Ions in high salt solutions have a strong propensity to form polydisperse ion aggregates with broad size and shape distributions. In a series of previous comparative investigations using femtosecond IR pump-probe spectroscopy, molecular dynamics simulation, and graph theoretical analysis, we have shown that there exists a morphological difference in the structures of ion aggregates formed in various salt solutions. As salt concentration increases, the ions in high salt solutions form either cluster-like structures excluding water molecules or network-like structures entwined with water hydrogen-bonding networks. Interestingly, such morphological characteristics of the ion aggregates have been found to be in correlation with the solubility limits of salts. An important question that still remains unexplored is why certain salts with different cations have notably different solubility limits in water. Here, carrying out a series of molecular dynamics simulations of aqueous salt solutions and analyzing the distributions and connectivity patterns of ion aggregates with a spectral graph analysis method, we establish the relationship between the salt solubility and the ion aggregate morphology with a special emphasis on the cationic effects on water structures and ion aggregation. We anticipate that the understanding of large scale ion aggregate structures revealed in this study will be critical for elucidating the specific ion effects on the solubility and conformational stability of co-solute molecules such as proteins in water.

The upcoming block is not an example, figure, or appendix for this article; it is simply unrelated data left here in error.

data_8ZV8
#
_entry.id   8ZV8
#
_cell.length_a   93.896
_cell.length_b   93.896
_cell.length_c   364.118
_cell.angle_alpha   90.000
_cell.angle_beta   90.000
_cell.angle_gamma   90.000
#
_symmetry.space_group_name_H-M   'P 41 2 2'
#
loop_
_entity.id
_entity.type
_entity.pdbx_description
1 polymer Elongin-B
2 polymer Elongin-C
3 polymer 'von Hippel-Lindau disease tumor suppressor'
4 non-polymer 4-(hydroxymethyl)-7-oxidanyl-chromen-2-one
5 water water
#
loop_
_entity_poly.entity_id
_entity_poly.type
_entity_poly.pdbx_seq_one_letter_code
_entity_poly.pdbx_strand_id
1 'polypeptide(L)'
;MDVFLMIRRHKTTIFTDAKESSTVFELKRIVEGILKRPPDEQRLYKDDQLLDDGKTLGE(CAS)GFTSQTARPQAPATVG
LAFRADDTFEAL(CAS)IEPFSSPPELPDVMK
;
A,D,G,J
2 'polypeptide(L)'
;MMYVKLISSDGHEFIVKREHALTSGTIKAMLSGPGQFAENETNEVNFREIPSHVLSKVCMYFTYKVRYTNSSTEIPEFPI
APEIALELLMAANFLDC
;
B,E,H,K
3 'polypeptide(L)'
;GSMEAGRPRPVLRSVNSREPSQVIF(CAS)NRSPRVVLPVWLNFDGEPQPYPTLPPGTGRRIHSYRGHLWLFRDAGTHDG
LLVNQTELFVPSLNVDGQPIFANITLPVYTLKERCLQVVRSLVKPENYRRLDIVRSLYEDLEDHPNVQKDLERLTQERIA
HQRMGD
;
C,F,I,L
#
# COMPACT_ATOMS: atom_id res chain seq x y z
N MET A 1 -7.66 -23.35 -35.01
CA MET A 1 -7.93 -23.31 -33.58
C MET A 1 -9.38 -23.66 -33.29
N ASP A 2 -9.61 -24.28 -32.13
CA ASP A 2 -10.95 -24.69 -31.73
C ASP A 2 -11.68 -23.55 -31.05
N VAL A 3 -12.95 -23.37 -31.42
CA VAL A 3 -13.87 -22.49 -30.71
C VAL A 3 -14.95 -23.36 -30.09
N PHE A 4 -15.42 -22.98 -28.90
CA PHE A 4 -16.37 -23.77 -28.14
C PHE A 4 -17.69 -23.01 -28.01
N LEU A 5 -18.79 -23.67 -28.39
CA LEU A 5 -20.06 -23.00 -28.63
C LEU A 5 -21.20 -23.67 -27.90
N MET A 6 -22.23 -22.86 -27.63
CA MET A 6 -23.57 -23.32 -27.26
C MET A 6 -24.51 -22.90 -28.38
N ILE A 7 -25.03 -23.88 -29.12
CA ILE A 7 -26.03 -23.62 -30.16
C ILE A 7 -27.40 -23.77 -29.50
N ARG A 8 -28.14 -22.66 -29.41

ASJC Scopus subject areas
- Physics and Astronomy(all)
- Physical and Theoretical Chemistry